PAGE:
For the first time in his preaching ministry, Chuck Swindoll presents a comprehensive verse-by-verse study through the Gospel According to Matthew. Follow the life of Christ, from His birth to His Great Commission.
We now begin the second phase of our safari through Scripture. Our desire is to see all 27 books as a whole—to see how they fit together, how they relate to us, and the value of each section to the person who reads and believes the Bible. Of special interest is the “flow” of thought carried through these books and letters of the New Testament.
Matthew, a tax collector by trade, wrote his book to emphasize Christ, the King. The book includes numerous facts and expressions, which would have appealed to the Jewish reader. The fulfillment of Old Testament prophecies and the presentation of Jesus as Messiah are clearly emphasized. When we understand the book of Matthew we bow before King Jesus, the promised Messiah of Israel.
While the law was a covenantal gift to God’s people, it is not our covenant law as Christians. We live under the new covenant, so interpreting the old covenant law can be challenging at times.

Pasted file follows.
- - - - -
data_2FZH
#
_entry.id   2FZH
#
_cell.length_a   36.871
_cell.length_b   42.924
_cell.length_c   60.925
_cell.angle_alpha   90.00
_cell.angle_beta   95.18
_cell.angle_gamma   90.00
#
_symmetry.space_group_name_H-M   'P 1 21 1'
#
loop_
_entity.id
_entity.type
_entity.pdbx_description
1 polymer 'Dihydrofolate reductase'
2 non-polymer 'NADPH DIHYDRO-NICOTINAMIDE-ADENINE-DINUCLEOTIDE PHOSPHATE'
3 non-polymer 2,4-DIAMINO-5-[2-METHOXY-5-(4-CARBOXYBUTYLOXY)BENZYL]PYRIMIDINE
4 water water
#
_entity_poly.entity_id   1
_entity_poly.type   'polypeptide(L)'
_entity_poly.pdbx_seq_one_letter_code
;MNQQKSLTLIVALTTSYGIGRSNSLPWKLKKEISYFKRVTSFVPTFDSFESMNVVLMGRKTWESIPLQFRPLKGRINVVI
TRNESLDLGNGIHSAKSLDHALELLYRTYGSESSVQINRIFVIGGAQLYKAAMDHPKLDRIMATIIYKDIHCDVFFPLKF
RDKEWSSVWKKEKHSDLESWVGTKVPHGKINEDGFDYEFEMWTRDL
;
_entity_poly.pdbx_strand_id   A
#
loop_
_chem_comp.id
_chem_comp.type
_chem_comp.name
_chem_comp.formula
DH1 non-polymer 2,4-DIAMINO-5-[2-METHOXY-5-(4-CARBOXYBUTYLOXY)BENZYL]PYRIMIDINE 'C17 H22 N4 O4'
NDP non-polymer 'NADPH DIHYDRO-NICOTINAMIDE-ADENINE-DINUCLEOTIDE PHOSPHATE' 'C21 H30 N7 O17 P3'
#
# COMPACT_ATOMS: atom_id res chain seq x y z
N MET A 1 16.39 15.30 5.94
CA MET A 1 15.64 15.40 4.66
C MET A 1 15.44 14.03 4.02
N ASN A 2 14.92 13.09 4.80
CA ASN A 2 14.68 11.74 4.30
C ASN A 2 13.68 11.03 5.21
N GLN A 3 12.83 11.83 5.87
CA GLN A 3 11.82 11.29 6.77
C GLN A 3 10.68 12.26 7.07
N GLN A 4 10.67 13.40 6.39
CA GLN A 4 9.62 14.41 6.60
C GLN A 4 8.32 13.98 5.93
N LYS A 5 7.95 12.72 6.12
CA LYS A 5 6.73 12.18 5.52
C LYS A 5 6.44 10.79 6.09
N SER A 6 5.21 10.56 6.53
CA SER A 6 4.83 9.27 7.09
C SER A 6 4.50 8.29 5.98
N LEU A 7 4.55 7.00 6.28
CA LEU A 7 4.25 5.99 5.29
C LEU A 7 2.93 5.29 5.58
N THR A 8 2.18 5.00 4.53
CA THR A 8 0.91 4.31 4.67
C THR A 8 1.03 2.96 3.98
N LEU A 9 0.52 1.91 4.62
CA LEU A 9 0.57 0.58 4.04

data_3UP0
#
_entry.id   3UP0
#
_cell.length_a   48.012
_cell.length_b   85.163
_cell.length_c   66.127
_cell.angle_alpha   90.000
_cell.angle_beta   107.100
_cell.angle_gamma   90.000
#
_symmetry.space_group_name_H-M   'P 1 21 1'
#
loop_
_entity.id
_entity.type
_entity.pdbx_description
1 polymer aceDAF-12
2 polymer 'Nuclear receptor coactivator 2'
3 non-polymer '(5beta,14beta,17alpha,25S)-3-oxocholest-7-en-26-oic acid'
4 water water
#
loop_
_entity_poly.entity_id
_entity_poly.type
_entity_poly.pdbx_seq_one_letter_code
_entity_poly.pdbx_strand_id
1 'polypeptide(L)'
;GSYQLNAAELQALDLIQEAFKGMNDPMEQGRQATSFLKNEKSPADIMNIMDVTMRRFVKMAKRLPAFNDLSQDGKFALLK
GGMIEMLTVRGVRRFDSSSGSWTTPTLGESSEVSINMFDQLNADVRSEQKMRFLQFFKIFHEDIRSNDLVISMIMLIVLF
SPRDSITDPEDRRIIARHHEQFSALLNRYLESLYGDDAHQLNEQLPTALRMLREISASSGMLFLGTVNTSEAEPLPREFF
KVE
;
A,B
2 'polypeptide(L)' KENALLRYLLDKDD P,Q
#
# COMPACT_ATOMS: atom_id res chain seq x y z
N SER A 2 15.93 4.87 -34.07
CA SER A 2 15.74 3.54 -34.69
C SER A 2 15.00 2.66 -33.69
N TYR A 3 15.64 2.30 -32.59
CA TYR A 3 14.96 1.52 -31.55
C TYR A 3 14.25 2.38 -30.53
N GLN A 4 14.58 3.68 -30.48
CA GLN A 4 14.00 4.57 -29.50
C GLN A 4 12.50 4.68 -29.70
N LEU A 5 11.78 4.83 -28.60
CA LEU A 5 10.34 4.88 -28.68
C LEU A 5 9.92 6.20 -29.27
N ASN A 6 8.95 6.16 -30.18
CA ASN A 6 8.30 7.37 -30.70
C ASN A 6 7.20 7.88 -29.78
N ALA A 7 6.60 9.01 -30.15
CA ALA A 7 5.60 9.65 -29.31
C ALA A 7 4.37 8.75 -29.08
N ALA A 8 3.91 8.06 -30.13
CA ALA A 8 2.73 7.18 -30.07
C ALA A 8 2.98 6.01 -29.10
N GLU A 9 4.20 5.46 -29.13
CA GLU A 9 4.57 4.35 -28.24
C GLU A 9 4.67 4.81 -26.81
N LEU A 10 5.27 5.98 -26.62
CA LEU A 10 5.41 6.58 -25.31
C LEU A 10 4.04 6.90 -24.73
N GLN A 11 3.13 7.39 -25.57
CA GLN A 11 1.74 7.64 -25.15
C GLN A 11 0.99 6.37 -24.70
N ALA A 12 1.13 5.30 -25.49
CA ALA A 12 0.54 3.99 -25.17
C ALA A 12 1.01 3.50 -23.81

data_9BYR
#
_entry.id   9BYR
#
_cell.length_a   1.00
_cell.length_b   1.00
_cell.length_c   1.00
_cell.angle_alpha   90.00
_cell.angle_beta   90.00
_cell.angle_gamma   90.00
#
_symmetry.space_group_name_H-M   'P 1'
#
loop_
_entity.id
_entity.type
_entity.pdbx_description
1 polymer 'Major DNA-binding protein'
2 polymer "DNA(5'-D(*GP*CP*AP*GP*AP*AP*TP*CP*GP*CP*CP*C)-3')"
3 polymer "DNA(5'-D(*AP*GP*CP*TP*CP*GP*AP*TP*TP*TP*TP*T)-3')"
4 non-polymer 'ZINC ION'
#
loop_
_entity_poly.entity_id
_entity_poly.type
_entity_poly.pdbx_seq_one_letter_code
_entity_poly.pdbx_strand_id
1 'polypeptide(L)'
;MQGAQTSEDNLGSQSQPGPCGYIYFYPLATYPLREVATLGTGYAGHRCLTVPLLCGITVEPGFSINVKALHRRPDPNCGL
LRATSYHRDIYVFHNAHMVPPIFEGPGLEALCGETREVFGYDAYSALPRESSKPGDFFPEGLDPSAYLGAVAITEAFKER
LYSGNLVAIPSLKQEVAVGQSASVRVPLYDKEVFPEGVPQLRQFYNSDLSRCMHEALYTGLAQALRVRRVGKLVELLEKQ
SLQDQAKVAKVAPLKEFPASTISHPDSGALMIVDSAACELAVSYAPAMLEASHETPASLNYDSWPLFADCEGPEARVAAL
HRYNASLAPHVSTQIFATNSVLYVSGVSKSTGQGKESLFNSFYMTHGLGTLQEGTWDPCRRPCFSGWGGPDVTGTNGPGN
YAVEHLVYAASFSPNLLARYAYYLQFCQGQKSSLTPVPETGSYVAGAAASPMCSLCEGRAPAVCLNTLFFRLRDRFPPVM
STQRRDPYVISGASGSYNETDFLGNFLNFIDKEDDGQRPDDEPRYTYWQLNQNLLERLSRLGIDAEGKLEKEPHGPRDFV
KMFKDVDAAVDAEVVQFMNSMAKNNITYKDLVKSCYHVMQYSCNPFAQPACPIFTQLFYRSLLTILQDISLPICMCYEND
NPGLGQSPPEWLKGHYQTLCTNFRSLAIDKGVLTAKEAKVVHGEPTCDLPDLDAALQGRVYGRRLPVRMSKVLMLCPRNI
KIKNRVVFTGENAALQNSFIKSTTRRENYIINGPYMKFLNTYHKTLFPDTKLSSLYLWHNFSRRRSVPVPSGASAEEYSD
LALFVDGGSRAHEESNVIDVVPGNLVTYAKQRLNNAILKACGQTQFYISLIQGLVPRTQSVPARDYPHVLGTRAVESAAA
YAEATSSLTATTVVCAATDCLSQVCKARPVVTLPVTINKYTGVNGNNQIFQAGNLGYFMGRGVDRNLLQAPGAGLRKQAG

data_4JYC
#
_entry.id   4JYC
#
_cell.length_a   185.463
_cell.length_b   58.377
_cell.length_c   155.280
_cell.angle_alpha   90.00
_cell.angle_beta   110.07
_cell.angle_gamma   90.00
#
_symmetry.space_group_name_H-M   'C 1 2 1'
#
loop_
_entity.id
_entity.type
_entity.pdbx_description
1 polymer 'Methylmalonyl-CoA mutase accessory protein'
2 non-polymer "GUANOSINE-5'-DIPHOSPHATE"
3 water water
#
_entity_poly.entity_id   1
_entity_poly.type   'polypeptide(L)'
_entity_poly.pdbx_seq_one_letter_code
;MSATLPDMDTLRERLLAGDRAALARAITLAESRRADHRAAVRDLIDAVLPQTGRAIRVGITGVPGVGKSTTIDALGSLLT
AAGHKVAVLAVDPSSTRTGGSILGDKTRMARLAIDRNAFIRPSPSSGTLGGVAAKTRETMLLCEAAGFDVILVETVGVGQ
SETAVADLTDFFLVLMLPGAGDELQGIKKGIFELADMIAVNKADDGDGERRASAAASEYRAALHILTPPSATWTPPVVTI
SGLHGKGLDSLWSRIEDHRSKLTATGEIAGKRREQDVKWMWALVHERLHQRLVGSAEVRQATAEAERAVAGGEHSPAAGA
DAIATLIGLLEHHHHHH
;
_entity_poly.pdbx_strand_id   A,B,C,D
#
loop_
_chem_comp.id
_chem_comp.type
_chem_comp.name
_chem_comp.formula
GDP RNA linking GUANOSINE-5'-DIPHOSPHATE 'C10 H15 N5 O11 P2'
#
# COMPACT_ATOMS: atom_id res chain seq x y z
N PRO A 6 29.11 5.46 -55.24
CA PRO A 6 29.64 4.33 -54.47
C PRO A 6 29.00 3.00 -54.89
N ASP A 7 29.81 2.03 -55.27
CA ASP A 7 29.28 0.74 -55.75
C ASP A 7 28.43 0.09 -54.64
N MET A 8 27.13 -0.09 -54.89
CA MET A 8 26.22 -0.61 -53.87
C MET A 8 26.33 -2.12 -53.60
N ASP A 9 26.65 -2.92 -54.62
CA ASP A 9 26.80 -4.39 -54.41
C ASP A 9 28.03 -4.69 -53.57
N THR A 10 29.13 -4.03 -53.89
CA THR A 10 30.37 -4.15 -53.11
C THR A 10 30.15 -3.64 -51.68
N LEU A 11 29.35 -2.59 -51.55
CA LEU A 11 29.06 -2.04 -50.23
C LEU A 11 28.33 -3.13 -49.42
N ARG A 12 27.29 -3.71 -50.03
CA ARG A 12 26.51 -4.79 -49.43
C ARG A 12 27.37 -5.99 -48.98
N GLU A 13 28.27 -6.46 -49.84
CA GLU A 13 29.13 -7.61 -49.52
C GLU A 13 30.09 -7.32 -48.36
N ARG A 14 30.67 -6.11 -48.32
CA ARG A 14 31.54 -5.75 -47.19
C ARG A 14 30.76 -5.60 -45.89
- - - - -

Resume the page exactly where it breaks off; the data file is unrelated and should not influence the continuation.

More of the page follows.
The thing that determines whether the exercise of making judgments is sinful or not is the attitude that accompanies it. Is it done in a humble, loving way or a proud, critical, unloving way?
The writers selected stories portraying Jesus the best for their audience, and wrote in a way their readers would understand. While they were selective in what they revealed, what is written is everything they thought important for their readers to know.
Sometimes cast aside as a minor player in the retelling of the Christmas story, Joseph’s story mirrored that of his wife in many ways. He sat with her marvelling at this baby. He wondered about the baby’s origin. And yet, Joseph was forced to make a choice that not even Mary had to make. Where Mary carried the baby within her, Joseph had to choose to stay, to involve himself in the baby’s life.
Two millennia ago, God answered the anguished cry of humanity by making “the problem of evil” His own. God Almighty became Immanuel, “God with us.” He lived as we live, suffered as we suffer, died as we die, yet without sin.
Reading through the Bible can be like taking a road trip. Each book has different scenes and along the way you meet interesting characters.
As Chuck Swindoll assures us in this message, God continues to walk into our lives when we least expect Him, and His surprises still bring relief. When we say yes to God’s will for our lives, God floods our hearts with relief. And, oh, the joy that God’s peace brings to our hearts!